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NRA backers blow up Yeti coolers after NRA announces company is cutting ties
National Rifle Association (NRA) supporters are blowing up Yeti coolers and other products and posting videos of their destruction online to protest the company's decision to cut ties with the gun group.
But Yeti says it remains a supporter of the Second Amendment and simply ended a group of outdated discounting problems, replacing them with alternatives.
The videos show irritated NRA supporters blowing up, shooting or otherwise destroying Yeti coolers and tumblers in response to a report from the NRA Institute for Legislative Action that Yeti was ending its affiliation with the NRA, according to The Washington Post.
Former NRA president and top lobbyist Marion Hammer told members in a letter last week that Yeti abruptly "declined to do business with The NRA Foundation" and wouldn't say why.
"They will only say they will no longer sell products to The NRA Foundation. That certainly isn't sportsmanlike. In fact, YETI should be ashamed," Hammer wrote.
Yeti said that mischaracterizes what happened.
In a statement posted on its Facebook page on Monday, Yeti called the letter "inaccurate."
It said it had decided to eliminate a group of outdated discounting programs and had notified the NRA Foundation and other organizations about the change. It also said it had offered them an "alternative customizations program broadly available to consumers and organizations, including the NRA Foundation."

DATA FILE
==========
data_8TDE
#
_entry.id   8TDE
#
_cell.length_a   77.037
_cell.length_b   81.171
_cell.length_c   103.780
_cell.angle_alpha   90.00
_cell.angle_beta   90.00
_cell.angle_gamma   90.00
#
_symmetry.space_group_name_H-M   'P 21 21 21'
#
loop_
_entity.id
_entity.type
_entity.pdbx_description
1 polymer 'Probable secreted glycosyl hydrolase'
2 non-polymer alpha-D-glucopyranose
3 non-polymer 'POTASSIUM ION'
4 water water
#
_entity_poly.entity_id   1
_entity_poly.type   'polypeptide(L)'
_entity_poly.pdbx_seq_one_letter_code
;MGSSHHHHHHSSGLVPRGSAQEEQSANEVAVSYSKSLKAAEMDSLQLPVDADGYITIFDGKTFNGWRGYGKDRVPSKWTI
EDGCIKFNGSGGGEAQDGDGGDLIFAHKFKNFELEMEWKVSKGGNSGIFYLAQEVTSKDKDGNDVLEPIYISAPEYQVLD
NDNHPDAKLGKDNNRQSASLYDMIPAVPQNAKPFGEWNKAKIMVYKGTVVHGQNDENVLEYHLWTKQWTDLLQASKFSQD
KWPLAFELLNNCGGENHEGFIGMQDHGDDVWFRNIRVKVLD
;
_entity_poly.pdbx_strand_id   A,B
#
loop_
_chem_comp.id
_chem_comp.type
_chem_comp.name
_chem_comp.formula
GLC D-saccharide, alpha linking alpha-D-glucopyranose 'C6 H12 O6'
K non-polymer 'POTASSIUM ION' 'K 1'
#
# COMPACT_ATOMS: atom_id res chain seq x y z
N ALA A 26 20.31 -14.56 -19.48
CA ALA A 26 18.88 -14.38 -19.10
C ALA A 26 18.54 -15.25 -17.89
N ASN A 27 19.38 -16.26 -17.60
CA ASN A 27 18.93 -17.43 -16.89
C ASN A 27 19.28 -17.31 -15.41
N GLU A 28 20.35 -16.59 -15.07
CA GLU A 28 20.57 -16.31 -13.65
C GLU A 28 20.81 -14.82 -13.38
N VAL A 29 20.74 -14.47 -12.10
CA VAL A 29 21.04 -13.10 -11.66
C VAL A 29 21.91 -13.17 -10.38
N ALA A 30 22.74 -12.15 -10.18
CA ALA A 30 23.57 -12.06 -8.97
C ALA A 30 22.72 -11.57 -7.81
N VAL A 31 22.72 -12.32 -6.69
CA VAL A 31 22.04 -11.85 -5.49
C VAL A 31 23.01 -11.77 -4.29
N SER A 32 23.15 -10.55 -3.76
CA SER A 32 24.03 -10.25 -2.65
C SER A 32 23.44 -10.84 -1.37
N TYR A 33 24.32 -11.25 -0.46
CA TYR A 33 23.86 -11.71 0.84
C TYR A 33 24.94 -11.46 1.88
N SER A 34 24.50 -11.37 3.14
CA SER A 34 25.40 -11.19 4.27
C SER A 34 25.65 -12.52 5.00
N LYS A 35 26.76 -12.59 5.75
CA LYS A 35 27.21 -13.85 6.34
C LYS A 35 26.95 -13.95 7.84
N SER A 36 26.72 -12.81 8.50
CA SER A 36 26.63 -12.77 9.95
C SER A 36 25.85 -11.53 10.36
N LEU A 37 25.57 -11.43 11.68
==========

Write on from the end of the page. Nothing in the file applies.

Yeti went on to say that it featured and would continue to feature hunters in in its film footage and social media posts, and that it was "unwavering in its belief in and commitment to the Constitution of the United States and its Second Amendment."
Hammer hit back at Yeti's statement in comments to the Post.
"After three days Yeti issued a statement claiming they didn't really drop the NRA Foundation," Hammer said. "They claim they simply eliminated the entire program affecting NRA Foundation and other unnamed organizations. Isn't that like eliminating a job position so you can get rid of an employee?"
A number of companies did cut ties with the NRA amid public pressure in the weeks after the mass shooting at a Parkland, Fla., high school. Companies including Hertz, United Airlines and Delta Air Lines were among those that announced the end of discount or other programs for NRA members.
The American Federation of Teachers ended its relationship with Wells Fargo over the bank's continued ties to the NRA.